All you need to consider while marking on metal through laser

All you need to consider while marking on metal through laser

Laser etching metals with barcodes, serial numbers, and logos are common marking demands on both CO2 and fiber laser systems.

Thanks to their extended operational life, lack of required maintenance, and comparatively low cost, fiber lasers are a perfect choice for industrial marking applications. These sorts of lasers produce a high-contrast, permanent mark that doesn’t affect part integrity.

When marking bare metal during a CO2 laser, a specialized spray is employed to treat the ore before engraving. The warmth from the CO2 laser bonds the marking agent to the bare metal, leading to a permanent mark. Fast and affordable, CO2 lasers also can mark other sorts of materials – like woods, acrylics, natural stone, and more.

Both fiber and CO2 laser operations executed by lasers are often operated from almost any Windows-based software and are exceptionally easy to use.

Laser Differences

Because different types of lasers react differently to metals, there are some factors to be made.

More time is needed for embossing metals with a CO2 laser, as an example, due to the necessity for coating or pre-treating with a metal marking agent. The laser must even be run at a low-speed, high-power configuration to permit the marking agent to adequately bond with the metal. Users sometimes find that they will wipe off the mark after lasering – a sign that the piece should be re-run at a lower speed and better power setting.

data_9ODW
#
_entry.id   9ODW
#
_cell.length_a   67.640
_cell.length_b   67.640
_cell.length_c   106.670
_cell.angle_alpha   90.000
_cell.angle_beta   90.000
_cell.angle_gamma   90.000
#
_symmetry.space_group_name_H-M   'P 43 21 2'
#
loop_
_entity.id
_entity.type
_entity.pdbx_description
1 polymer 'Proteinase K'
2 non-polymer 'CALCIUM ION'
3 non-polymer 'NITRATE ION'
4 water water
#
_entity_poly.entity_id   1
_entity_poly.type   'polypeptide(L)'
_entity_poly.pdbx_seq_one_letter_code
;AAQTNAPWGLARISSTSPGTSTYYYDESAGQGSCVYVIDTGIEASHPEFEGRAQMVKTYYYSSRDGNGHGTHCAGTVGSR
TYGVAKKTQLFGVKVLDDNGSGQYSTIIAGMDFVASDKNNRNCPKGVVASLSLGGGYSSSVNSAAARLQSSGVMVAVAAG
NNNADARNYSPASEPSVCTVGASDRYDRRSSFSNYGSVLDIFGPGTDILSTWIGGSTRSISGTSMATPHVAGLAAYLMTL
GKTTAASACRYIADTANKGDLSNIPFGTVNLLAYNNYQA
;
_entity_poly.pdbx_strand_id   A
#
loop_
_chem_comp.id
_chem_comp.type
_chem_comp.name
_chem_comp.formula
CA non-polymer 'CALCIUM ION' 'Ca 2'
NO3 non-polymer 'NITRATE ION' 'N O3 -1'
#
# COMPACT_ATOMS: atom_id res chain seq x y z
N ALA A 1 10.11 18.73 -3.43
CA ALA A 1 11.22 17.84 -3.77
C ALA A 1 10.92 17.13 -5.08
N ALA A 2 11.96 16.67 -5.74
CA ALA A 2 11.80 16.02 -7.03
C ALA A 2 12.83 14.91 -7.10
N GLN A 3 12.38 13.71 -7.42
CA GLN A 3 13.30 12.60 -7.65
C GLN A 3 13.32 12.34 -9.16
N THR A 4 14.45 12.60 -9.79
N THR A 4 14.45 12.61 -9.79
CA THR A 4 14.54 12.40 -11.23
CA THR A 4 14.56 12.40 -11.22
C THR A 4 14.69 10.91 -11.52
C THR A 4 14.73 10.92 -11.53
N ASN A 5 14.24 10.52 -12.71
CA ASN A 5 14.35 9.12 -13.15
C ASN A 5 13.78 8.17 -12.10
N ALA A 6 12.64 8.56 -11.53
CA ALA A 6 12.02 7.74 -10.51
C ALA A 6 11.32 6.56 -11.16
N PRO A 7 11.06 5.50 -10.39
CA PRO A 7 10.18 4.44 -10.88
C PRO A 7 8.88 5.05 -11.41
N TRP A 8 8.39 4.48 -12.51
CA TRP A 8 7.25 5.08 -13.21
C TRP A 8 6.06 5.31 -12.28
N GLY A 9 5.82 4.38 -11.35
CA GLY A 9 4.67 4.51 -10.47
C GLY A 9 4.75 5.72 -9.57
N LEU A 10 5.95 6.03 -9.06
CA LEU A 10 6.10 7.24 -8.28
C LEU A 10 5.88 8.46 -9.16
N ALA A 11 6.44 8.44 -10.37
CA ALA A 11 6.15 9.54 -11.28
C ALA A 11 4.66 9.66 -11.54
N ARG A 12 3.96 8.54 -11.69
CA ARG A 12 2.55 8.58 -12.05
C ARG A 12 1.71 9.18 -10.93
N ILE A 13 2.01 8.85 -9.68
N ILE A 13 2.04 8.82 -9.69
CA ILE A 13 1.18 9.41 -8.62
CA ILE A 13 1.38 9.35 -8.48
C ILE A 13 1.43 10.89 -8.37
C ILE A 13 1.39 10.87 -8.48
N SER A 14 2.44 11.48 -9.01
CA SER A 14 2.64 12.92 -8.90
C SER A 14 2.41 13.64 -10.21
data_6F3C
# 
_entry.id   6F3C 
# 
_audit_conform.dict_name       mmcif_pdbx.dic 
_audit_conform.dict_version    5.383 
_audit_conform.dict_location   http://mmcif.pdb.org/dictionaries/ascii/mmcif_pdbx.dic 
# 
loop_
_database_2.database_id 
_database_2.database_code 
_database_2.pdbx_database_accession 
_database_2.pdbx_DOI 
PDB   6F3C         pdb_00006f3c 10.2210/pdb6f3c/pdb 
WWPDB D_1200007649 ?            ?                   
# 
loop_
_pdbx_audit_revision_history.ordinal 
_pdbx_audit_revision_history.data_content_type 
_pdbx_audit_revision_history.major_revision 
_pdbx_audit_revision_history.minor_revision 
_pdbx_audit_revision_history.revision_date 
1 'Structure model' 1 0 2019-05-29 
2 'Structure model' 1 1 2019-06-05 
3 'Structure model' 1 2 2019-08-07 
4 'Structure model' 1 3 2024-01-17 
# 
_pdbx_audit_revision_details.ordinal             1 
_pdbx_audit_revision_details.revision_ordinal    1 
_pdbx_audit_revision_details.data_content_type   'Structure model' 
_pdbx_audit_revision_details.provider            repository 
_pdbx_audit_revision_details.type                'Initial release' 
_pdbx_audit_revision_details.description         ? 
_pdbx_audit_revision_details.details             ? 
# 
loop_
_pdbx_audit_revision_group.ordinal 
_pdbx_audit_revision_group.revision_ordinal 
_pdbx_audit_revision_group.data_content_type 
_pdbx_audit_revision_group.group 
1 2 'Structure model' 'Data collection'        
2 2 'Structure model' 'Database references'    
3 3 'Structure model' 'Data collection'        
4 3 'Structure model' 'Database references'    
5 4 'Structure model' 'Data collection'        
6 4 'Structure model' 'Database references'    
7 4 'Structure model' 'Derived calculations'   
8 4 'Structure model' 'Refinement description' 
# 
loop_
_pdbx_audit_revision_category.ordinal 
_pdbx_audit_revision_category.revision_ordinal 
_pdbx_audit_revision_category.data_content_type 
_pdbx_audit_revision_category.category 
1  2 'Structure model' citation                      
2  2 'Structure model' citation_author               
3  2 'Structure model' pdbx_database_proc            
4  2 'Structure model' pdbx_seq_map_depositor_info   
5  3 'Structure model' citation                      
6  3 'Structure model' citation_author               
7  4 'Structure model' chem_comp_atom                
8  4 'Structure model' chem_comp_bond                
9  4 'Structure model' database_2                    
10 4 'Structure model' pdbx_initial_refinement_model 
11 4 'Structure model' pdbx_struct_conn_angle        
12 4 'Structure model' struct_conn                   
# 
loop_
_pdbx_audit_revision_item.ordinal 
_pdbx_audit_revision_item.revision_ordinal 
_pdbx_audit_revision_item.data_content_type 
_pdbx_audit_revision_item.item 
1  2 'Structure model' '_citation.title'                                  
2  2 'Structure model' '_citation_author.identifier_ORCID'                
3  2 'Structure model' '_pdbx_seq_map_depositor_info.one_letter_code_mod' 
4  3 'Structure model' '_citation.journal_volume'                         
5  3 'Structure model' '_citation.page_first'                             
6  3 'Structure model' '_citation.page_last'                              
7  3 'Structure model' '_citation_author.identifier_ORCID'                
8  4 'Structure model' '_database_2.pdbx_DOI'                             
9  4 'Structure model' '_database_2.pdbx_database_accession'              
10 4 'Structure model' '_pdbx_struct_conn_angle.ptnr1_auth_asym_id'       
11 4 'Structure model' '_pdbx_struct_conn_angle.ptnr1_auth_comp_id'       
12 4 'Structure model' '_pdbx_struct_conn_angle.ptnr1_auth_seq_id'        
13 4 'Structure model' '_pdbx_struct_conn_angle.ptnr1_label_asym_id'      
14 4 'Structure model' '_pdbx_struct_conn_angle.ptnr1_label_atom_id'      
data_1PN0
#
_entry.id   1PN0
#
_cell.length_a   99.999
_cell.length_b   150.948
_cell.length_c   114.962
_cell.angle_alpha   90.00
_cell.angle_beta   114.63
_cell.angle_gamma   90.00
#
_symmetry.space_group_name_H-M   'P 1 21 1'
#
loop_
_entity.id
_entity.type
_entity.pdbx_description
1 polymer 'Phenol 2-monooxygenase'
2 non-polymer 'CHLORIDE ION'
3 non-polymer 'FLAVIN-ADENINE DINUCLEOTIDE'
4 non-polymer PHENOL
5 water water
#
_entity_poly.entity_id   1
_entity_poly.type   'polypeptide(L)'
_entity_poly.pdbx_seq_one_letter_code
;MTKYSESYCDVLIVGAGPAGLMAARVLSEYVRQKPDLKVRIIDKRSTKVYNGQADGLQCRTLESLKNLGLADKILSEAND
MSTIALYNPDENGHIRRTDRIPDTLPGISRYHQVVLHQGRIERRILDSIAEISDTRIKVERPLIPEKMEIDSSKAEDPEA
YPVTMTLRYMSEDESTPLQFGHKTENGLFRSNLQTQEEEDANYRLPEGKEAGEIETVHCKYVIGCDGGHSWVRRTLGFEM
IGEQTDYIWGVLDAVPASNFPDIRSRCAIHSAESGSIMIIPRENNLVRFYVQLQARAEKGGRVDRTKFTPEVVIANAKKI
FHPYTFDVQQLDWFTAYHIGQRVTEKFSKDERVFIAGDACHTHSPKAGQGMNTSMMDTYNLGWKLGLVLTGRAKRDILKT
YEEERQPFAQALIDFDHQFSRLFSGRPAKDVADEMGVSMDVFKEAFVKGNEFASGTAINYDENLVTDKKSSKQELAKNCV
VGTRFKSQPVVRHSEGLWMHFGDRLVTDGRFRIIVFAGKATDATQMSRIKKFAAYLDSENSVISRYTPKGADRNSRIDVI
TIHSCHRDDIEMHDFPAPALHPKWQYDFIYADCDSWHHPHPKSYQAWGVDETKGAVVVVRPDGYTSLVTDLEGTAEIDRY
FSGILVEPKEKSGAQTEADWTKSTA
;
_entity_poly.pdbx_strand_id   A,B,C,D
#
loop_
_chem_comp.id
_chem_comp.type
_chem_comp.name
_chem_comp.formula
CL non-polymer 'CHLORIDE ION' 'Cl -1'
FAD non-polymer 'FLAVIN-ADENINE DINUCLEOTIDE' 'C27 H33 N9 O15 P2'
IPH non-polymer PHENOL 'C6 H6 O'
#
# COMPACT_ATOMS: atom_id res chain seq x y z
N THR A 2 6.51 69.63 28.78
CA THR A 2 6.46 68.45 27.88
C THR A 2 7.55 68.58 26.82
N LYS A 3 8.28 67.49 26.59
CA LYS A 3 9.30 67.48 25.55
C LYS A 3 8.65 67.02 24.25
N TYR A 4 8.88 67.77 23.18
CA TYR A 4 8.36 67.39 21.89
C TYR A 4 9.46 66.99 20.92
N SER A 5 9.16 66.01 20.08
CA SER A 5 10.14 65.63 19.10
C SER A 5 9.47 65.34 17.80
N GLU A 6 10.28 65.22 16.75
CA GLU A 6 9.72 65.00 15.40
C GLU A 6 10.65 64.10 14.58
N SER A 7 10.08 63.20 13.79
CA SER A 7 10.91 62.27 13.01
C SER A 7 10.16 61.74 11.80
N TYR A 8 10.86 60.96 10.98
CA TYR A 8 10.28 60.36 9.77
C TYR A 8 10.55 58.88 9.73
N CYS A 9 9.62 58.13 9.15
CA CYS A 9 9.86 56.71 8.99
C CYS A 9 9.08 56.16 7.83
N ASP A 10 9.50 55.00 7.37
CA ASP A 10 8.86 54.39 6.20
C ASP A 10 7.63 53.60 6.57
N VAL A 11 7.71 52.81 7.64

The benefit of metal marking with a CO2 laser is that the mark is presented on top of the metal without removing material, so there’s no impact on the metal’s tolerance or strength. It should even be noted that coated metals, like anodized aluminium or painted brass, don’t require pre-treatment.

Types of Marks

To best suit the sort of fabric being marked, a fiber laser system offers a variety of options. 

Ablation is analogous to engraving and is usually related to removing a top coating to show the fabric underneath. Ablation is often performed on anodized, plated, and powder-coated metals.

Another sort of mark is often made by heating the exterior of an object. In annealing, an active oxide layer is formed by exposure to burn coats a high-contrast target, without changing the surface finish. Foaming melts the surface of a cloth to supply gas bubbles that get trapped because the plastic cools, creating a high result. Polishing is often achieved by quickly heating a metal surface to vary its colour, leading to a mirror-like finish. Annealing runs on metals with high levels of carbon and metal oxide, like steel alloys, iron, titanium, etc. Foaming is usually used on plastics, although chrome steel also can be marked by this method. Polishing is often done on almost any metal; darker, matte-finish metals tend to yield the foremost high-contrast results.

Material Considerations

By making improvements to the laser’s speed, power, frequency, and focus, chrome steel is often marked in various ways – like annealing, scoring,  and polishing. With anodized aluminium, fiber laser engraving can often produce much higher brightness than a CO2 laser. Engraving bare aluminium, however, leads to less contrast – the fiber laser will create reminder grey, not black. Still, deep engraving coupled with oxidizers or colour fills often want to create a black etch on aluminium.

Related concerns must be made for marking titanium – the laser tends to make shades from light grey to very dark grey. Counting on the alloy, however, marks of varied colours are often achieved through adjusting frequency.

To know more or get one laser machine for your business, contact Asian Laser, one of the leading laser integrators in India:

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